Note please that the aphids are completely left out of this consideration. (I should note before I go on that from what I understand of it, using the word "farming" is misleading in the case of ants and aphids, who seem to have a much more, OH HO!, mutual relationship than that, but within Kropotkin's text he approaches the phenomenon, though he doesn't put it in these terms, as being entirely exploitative.) Yes, the ants have it good, in Kropotkin's telling of it. They keep their stores of aphids around to supply them with all the sugary shit they want! Freed from the labor of gathering food, they get to relax and spend their time developing a life of the mind. They don't compete! They cooperate! Liberté, égalité, fraternité! And (again, in Kropotkin's skewed accounting of the ant/aphid relationship), as with the human bourgeoisie, it appears that it's equality for me and not for thee, and as a matter of fact thee hardly existeth. Kropotkin's interpretation of the ants and the aphids is remarkably similar to your average civilized man's attitude towards all of the labor we, especially since the 1600s or so, "outsource" to slaves and colonies and wage workers and women and immigrants and so on--remarkable perhaps especially in how equally unaware Kropotkin (like your average bourge) seems to be, for all his anarchism and supposed sympathy for the lower orders, of the injustice in both situations.


Justin said...

Do you find it impossible to even talk to most people about anything anymore? I sure do, like when people have discussions about global warming, industrial collapse, and so on and the entire discussion is premised on the idea that all these things are things that we have to preserve; when in fact there continuation is and will be destroying our planet.

The most terrifying prospect that I find myself contemplating is that we will discover some vast reservoir of fossil fuels, or some other energy source to keep things going.

But, I find it impossible to talk to many people about this stuff when their assumptions and biases are completely unexamined.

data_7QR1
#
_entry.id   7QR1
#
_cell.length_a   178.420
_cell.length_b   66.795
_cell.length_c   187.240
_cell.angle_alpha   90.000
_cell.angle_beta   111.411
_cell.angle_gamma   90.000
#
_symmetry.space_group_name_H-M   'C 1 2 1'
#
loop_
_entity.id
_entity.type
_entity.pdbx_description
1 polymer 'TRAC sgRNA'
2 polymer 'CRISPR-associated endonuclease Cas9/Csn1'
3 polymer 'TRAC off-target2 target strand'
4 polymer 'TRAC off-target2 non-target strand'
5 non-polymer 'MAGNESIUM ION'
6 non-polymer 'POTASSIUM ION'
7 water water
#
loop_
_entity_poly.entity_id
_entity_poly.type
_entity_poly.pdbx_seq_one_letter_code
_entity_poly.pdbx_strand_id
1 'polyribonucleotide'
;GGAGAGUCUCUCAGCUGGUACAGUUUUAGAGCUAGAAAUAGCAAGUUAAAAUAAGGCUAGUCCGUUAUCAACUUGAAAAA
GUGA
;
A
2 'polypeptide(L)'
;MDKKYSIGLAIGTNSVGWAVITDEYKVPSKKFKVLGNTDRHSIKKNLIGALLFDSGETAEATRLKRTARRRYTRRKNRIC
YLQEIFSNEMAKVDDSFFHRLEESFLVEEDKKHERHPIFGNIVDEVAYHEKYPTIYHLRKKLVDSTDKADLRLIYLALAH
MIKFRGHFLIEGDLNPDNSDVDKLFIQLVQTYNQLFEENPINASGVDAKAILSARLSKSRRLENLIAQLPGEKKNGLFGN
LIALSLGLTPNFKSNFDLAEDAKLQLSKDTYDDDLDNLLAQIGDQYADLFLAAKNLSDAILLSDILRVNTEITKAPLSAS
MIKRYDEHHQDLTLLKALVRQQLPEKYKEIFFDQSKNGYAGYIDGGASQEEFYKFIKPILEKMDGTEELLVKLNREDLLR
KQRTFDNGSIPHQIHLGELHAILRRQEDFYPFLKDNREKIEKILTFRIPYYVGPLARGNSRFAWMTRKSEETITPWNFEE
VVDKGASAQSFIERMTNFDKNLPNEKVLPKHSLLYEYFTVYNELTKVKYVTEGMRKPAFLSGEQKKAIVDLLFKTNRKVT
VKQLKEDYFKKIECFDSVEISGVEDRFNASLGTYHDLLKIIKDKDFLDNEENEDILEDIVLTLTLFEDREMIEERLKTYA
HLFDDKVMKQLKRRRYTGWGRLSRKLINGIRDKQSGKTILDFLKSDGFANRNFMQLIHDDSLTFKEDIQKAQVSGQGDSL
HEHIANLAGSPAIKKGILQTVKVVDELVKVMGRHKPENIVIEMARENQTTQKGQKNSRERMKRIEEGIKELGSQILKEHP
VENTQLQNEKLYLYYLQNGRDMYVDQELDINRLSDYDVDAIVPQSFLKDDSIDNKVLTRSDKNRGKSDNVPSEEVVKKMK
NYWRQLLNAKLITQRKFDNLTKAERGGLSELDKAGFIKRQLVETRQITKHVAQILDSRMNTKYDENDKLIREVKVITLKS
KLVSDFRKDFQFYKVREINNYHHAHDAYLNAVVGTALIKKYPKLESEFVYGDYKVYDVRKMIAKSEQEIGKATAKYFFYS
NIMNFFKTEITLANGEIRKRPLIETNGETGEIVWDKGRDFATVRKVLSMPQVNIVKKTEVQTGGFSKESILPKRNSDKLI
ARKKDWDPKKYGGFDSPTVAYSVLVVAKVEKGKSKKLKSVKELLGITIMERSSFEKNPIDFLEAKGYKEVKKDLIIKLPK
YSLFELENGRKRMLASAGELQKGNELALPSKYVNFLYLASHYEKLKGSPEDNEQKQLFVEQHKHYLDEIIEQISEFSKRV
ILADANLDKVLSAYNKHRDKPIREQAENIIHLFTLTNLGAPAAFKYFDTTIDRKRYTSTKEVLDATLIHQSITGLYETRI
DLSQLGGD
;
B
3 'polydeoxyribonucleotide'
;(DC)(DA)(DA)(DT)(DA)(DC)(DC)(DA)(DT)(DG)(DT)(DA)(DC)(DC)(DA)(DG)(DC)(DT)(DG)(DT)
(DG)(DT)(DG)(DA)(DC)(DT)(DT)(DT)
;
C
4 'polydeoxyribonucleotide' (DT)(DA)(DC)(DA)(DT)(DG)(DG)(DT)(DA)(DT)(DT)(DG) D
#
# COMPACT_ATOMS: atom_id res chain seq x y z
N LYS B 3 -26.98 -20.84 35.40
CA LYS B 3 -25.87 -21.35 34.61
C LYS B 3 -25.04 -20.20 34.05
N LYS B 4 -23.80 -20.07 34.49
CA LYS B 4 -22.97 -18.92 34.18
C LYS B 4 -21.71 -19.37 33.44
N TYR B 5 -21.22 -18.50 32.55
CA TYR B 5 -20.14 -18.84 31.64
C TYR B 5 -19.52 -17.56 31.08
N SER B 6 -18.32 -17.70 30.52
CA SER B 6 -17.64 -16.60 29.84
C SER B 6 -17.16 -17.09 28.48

Like the big political task right now to get the economy moving again, and to get jobs back. My god, I hope not.

Or, in another instance, this comment thread.

What's disheartening is that sites like this are pretty far out in the margins. Its not like this is a comments thread on an article about global warming, or even a nominally politically informed minded blog like Digby.

Justin said...

Oh, you probably figured it, but I take your write up to be an attack on the author's unexamined biases and assumptions. And again, you are picking apart someone who is considered pretty extreme, like maybe 1% of the people would know, and fewer would agree with.

howard said...

Great post, and great comments.

Regarding your question on the difference in the use of the definite article for Barbarians and Savages -- though Kropotkin wrote this while in exile in the UK and so it came out in English, his native language was of course Russian, which has no definite or indefinite articles -- so perhaps he gets a pass on this (I'm not a kropotkinophile, so I don't know how well he'd mastered English or if this book was conceived and maybe even originally written in Russian) .

Ethan said...

howard, thank you! The Russian thing hadn't occurred to me (though I've always loved that Russian doesn't have articles--or the present tense of "to be," which to my mind turns every noun and adjective into a potential verb). Good theory! Still, though, his English in the rest of the book feels pretty immaculately "I'm rich and writing in English at the turn of the century," so I'm not sure that explains it.